LANSING, Mich. — Many people made their way to the State Capitol Thursday morning, but they weren't protesting the governor's stay-home order.
A rally against hate was hosted by a firearm instructor and Second Amendment activist Rick Ector following recent national police acts.
Attendees like Karen Bethune said they're sick of the violence against people of color and don't know how much more they can take.
"I'm tired. Every time I turn on the news I got to see one of my black brothers getting killed, or one of my black sisters being beat down," said Bethune, who drove from Detroit.
The latest incident happened earlier this week in Minneapolis. A black man, George Floyd, died in police custody after a white police officer was seen on video kneeling against his neck.
Ector is the owner of Legally Armed in Detroit and says he turned his sadness and anger over what happened into putting on the "Rally Against Hate."
"I said you know what, I'm surprised someone hasn't done it already. Okay, I'm going to do it I'm going to organize a rally against hate. Let's hold the the evil, dangerous people in our society accountable and let's talk about eliminating this dreadful scourge in our society," said Ector.
Minneapolis Mayor Jacob Frey said officer Derek Chauvin should be charged in the death of George Floyd. The footage recorded by a bystander shows Chauvin with his knee on Floyd's neck as Floyd gasps for breath on the ground with his face against the pavement. The officer does not move for at least eight minutes, even after Floyd stops speaking and moving.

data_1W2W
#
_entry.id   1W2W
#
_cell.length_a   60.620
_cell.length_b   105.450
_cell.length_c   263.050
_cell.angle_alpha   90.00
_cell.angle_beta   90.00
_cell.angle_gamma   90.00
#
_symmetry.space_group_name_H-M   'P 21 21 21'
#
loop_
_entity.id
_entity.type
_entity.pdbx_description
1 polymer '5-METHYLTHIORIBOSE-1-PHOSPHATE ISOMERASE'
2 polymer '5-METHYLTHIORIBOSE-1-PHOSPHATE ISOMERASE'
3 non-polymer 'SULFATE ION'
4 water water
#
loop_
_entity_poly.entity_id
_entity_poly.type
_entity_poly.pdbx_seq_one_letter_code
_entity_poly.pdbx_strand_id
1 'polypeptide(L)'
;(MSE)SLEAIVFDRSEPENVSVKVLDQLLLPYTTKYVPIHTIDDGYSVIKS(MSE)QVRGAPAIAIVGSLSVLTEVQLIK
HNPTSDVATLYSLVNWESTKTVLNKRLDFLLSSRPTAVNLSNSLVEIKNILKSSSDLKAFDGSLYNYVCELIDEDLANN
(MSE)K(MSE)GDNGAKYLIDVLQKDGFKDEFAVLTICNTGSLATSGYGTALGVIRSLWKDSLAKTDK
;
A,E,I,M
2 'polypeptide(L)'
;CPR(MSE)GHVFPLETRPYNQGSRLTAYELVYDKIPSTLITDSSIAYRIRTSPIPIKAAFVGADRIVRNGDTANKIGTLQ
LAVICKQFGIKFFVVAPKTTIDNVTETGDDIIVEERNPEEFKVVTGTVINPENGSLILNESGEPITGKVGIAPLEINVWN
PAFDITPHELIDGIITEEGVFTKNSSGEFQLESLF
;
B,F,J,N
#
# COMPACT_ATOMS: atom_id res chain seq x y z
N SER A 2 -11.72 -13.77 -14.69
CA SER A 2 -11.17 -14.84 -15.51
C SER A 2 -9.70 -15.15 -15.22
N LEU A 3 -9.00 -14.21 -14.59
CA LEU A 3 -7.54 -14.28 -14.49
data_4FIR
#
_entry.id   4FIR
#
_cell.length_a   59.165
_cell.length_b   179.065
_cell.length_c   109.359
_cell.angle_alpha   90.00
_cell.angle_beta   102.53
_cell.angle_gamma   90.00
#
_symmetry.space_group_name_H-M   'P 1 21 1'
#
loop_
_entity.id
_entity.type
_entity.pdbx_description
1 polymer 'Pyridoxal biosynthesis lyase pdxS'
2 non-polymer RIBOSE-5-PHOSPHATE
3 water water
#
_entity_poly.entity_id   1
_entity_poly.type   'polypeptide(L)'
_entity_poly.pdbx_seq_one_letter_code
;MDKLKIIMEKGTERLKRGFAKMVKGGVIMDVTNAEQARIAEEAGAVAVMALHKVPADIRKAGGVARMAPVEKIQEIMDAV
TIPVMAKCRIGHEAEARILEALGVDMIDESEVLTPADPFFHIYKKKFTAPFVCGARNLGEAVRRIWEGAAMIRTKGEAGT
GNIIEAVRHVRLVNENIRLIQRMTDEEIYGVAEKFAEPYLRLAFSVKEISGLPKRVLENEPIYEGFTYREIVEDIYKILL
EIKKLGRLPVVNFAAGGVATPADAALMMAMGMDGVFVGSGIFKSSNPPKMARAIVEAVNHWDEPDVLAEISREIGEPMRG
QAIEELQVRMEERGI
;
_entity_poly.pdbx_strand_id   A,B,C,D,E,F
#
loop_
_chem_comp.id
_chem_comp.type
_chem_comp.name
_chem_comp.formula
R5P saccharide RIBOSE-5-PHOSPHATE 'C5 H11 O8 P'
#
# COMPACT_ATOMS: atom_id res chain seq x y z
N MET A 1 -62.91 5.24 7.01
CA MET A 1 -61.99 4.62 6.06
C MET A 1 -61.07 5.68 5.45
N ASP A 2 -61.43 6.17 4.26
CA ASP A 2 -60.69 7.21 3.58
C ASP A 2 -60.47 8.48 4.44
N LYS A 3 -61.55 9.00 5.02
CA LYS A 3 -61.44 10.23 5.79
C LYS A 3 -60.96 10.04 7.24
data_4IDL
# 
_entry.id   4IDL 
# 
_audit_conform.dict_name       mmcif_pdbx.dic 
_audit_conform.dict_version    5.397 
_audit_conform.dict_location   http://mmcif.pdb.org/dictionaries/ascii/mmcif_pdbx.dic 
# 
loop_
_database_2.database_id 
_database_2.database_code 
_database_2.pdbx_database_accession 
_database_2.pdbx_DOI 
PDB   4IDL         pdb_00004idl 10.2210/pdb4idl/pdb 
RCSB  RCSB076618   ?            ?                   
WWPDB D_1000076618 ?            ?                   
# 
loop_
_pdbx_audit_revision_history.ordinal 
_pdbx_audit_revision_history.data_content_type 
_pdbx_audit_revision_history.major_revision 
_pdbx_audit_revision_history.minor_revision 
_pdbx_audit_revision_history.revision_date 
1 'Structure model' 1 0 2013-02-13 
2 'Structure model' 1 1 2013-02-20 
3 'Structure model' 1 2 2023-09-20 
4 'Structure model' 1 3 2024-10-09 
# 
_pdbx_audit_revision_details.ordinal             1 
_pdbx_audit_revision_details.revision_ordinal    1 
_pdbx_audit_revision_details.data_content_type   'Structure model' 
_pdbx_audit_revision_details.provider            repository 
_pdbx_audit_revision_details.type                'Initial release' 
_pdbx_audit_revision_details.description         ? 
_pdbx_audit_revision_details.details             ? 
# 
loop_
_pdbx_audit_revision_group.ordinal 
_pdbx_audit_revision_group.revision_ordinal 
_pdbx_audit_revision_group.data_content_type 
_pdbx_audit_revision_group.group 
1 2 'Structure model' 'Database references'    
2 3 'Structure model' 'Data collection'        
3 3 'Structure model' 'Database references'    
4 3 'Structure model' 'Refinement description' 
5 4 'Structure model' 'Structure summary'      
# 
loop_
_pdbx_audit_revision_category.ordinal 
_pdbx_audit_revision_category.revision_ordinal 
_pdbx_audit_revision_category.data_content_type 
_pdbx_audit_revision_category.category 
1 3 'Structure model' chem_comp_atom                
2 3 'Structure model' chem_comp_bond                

“I've wrestled with, more than anything else over the last 36 hours, one fundamental question: Why is the man who killed George Floyd not in jail?” said Frey, who is white.
On Tuesday, protesters in Minneapolis marched more than 2 miles Tuesday to the police precinct in that part of the city following the incident, with some damaging property and skirmishing with officers in riot gear who fired tear gas. Conflict erupted again Wednesday at the same precinct, with some protesters throwing rocks and bottles at police.
The death of Floyd led several Michigan residents to the Capitol to speak out.
"We as African Americans have the ability to take control of our environment and our community," one of the speakers said.
During the rally, parents said they were scared for their children's future, worrying that it could be their kids on the news next.
"I have a half black grandson. I need to make sure that his world is in tact when I leave. With all the stuff that's going on, I don't know if he's going to be next," said Benjamin Singer.
Some demonstrators at the rally called on African Americans to utilize their Second Amendment rights.
Later on in the afternoon, Detroit Police Chief James Craig held a press conference, applauding the firing of the four police officers involved in the death of George Floyd.
Craig said he condemns "this awful tragic death."
However, despite those actions, Craig said,"It's important we don't paint any police organization with a broad brush."
"We value our relationship with our community," Craig said.
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